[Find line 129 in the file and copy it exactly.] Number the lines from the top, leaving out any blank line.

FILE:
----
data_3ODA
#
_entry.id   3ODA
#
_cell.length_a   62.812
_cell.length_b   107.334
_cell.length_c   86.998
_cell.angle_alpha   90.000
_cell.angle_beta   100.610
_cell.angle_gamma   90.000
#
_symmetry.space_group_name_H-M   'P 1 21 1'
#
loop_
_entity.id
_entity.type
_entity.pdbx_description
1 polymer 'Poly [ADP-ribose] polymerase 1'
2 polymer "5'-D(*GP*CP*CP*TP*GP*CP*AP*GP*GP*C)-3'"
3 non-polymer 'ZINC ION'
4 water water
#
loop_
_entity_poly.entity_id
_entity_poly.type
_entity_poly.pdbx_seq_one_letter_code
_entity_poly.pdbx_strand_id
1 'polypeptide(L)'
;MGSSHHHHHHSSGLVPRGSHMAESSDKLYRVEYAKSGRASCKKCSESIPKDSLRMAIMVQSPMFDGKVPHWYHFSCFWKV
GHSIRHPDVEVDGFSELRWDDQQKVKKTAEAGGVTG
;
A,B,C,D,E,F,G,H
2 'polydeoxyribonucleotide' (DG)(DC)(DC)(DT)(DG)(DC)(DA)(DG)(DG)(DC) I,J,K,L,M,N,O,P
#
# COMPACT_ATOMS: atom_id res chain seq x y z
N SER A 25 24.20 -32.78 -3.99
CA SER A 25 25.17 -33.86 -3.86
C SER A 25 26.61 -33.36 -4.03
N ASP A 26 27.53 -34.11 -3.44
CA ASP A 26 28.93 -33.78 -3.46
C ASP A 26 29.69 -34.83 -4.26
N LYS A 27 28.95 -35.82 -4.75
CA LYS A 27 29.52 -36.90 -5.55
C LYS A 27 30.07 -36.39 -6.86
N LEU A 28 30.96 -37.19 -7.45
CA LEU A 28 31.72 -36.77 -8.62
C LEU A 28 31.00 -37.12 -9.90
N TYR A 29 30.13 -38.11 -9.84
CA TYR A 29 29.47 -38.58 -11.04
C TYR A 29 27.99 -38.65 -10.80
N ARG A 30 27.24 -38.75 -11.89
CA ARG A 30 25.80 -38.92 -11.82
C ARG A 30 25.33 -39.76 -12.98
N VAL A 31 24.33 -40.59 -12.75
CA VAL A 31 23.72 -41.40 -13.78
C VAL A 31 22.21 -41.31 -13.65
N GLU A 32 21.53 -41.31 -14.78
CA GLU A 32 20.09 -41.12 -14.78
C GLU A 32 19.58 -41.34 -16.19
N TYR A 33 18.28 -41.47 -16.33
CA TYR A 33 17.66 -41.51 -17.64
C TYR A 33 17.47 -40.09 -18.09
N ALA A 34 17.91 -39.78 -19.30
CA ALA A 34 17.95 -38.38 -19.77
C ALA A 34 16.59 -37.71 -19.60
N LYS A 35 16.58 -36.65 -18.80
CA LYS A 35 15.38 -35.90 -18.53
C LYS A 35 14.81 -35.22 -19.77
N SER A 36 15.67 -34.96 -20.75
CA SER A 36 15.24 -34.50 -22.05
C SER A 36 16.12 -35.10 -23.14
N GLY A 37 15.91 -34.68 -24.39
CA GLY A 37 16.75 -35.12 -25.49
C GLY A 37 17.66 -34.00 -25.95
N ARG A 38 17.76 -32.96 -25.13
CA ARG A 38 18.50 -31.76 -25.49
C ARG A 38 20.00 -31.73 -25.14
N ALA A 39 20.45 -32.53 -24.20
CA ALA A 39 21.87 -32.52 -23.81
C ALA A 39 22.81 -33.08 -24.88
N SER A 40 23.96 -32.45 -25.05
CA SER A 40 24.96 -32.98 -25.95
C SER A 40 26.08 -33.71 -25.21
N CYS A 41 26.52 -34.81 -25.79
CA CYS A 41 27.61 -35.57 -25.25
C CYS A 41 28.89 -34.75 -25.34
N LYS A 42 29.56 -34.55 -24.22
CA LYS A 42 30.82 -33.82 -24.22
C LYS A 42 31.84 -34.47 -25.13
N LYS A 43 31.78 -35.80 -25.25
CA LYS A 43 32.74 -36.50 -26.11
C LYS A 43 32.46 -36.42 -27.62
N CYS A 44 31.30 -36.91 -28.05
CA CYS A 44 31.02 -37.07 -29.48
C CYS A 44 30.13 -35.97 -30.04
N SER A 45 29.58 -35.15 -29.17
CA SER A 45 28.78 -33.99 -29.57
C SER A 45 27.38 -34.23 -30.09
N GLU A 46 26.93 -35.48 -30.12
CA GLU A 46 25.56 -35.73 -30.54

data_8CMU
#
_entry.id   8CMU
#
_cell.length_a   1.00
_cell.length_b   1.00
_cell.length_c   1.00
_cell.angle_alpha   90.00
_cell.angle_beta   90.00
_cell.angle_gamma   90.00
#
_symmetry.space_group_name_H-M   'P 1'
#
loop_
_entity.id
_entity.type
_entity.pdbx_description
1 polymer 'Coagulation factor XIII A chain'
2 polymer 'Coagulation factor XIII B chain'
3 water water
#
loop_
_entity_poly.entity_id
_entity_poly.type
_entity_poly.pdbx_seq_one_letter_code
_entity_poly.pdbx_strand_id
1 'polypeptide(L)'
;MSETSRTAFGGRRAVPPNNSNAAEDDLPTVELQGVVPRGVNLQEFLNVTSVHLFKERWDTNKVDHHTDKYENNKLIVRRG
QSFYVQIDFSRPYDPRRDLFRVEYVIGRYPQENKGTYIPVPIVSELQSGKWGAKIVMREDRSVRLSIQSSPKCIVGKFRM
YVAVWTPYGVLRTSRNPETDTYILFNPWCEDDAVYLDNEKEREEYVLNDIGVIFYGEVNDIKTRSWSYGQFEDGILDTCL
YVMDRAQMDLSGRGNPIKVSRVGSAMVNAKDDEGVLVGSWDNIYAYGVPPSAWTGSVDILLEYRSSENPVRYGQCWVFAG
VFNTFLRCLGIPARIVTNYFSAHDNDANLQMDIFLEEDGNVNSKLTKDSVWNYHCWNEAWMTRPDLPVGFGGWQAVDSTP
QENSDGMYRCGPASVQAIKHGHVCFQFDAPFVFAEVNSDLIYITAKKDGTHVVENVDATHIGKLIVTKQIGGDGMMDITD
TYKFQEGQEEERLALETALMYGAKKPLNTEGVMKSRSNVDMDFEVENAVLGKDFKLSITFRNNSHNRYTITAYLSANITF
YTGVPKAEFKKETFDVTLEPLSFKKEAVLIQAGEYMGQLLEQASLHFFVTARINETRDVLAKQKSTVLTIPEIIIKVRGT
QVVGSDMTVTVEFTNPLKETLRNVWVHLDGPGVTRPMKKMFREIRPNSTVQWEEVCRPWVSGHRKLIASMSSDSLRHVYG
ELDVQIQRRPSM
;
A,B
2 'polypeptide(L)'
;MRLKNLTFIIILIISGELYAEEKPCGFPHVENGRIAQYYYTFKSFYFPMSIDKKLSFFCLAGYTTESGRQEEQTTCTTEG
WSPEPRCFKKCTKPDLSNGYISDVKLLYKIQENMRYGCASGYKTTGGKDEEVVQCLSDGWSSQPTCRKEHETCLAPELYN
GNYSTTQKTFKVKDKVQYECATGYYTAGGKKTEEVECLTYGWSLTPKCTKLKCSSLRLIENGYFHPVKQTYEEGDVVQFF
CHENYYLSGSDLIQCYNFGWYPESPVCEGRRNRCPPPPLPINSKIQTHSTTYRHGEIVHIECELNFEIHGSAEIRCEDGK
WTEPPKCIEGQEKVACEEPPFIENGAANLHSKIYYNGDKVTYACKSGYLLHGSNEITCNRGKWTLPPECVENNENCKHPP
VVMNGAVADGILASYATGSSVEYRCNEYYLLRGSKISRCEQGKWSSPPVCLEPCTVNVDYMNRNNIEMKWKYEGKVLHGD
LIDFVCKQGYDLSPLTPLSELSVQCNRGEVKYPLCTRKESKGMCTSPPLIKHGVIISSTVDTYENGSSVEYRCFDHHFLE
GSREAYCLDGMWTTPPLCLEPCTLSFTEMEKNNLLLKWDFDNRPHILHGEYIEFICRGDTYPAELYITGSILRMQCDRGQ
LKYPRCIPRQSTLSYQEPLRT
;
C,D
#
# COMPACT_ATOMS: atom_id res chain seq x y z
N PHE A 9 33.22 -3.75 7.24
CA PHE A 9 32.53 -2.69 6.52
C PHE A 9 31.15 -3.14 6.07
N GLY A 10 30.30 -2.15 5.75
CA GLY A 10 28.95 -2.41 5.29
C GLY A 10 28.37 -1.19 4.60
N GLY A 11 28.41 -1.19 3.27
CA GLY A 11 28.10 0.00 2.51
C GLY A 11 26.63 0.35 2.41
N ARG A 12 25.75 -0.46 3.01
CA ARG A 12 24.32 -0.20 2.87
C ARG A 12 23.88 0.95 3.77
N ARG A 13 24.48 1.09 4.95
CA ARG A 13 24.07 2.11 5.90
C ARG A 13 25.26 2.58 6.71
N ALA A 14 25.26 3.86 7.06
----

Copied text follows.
QSFYVQIDFSRPYDPRRDLFRVEYVIGRYPQENKGTYIPVPIVSELQSGKWGAKIVMREDRSVRLSIQSSPKCIVGKFRM